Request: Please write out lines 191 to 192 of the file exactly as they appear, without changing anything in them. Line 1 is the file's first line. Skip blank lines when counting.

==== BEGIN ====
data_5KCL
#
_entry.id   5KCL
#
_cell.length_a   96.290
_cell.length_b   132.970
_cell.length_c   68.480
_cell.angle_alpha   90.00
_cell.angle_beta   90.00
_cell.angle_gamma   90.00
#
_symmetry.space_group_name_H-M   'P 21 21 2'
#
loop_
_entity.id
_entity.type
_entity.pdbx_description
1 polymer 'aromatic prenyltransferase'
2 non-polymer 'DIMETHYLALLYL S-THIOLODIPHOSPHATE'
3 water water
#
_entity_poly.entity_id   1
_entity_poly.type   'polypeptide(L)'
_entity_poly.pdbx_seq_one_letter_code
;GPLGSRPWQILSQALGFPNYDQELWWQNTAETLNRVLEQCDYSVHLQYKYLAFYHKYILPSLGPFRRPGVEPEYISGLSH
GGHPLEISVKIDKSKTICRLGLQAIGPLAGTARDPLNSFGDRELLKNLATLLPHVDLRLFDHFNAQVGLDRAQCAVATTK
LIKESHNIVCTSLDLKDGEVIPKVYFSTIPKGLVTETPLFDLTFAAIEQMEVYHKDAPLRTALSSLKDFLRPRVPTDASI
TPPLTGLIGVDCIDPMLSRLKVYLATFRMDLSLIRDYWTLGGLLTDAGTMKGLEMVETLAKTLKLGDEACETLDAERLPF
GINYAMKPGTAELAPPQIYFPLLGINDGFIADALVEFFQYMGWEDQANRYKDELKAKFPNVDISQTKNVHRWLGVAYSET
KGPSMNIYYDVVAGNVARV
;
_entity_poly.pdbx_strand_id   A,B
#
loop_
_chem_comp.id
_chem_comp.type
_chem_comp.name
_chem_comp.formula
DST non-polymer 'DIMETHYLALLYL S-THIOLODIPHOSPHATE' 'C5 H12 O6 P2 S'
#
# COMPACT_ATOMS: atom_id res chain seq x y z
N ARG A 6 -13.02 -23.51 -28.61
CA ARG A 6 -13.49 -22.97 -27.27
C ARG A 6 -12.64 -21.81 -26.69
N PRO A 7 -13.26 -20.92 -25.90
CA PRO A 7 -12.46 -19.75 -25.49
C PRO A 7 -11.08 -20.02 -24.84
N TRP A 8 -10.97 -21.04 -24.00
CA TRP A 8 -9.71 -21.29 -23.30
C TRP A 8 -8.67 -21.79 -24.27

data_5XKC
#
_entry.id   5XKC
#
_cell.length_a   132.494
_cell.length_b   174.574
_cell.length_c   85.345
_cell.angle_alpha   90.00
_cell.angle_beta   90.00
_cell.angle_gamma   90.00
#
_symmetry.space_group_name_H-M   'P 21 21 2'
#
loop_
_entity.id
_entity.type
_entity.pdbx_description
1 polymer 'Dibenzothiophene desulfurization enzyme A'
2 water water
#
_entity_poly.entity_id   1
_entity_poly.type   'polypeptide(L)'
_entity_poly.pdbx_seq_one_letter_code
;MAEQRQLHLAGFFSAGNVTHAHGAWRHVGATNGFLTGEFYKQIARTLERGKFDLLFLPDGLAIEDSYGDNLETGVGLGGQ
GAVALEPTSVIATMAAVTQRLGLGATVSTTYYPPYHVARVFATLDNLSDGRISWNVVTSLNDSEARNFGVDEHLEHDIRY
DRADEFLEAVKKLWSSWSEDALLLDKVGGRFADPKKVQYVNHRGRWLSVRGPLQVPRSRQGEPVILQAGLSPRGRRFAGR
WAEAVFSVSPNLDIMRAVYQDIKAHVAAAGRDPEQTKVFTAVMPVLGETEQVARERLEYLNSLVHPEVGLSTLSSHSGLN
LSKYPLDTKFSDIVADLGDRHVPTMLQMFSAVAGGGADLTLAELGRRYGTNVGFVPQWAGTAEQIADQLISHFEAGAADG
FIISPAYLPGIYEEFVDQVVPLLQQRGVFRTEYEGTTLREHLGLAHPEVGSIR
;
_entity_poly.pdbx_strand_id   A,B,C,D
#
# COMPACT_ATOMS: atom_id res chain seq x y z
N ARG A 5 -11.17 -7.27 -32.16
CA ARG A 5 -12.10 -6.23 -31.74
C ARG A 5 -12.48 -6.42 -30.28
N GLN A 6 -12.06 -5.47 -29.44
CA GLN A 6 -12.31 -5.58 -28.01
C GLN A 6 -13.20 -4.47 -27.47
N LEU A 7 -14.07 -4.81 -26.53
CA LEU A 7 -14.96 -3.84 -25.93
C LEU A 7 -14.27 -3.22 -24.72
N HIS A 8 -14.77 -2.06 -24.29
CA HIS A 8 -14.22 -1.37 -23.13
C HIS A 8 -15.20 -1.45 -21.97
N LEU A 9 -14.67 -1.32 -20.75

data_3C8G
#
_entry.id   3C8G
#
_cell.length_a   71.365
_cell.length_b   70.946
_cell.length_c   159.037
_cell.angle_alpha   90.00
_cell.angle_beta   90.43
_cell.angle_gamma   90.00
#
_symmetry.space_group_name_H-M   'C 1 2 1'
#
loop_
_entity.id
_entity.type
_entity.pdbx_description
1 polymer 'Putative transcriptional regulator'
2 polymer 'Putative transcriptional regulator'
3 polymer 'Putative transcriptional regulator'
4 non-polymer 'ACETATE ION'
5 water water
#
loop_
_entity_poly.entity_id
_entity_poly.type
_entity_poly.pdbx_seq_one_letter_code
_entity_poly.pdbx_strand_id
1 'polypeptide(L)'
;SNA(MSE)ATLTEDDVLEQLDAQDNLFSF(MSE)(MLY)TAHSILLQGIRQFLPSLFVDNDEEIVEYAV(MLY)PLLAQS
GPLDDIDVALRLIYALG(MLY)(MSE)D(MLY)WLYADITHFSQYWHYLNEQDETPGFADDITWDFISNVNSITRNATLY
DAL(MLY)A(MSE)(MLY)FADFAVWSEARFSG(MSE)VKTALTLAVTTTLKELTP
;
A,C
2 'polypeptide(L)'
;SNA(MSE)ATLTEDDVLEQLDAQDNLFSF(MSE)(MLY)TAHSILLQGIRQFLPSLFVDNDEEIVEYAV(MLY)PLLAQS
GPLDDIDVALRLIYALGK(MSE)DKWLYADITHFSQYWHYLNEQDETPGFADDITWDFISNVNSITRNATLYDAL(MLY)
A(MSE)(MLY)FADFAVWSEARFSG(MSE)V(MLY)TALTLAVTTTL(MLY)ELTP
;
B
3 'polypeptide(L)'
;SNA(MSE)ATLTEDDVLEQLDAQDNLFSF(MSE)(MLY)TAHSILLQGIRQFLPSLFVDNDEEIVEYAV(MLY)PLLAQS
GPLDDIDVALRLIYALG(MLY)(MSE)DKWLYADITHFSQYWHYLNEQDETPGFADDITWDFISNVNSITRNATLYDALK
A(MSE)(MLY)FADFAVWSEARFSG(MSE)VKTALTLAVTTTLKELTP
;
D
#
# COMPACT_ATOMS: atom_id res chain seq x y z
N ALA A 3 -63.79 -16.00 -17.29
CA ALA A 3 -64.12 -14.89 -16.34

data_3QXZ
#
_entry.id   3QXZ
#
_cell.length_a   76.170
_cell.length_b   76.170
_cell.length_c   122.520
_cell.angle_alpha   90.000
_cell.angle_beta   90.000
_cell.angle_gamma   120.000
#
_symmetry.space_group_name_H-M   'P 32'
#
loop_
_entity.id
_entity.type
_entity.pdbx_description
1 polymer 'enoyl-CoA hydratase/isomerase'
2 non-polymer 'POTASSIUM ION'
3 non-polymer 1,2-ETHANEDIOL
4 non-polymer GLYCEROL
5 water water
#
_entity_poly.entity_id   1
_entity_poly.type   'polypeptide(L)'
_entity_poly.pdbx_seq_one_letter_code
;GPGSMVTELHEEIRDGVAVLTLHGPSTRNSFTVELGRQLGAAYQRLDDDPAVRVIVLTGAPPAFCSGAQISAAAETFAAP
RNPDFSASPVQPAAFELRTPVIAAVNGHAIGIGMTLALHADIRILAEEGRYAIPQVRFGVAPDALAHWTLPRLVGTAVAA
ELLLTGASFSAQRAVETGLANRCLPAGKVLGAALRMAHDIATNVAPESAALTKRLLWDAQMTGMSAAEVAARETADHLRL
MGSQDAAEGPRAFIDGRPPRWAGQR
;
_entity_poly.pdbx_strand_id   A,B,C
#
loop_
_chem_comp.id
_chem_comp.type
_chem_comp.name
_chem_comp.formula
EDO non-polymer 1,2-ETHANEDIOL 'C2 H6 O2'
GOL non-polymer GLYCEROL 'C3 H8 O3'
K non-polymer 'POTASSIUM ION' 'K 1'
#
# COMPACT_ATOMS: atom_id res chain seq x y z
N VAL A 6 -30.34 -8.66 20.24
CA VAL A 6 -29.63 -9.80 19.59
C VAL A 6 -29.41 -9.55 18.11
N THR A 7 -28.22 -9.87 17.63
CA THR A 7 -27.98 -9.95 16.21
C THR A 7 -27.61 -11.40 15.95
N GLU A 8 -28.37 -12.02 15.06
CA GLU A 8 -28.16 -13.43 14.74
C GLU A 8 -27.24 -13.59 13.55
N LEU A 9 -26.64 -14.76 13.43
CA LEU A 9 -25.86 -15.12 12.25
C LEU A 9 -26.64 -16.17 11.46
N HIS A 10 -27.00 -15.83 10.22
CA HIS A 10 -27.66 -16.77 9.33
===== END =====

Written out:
CA VAL A 6 -29.63 -9.80 19.59
C VAL A 6 -29.41 -9.55 18.11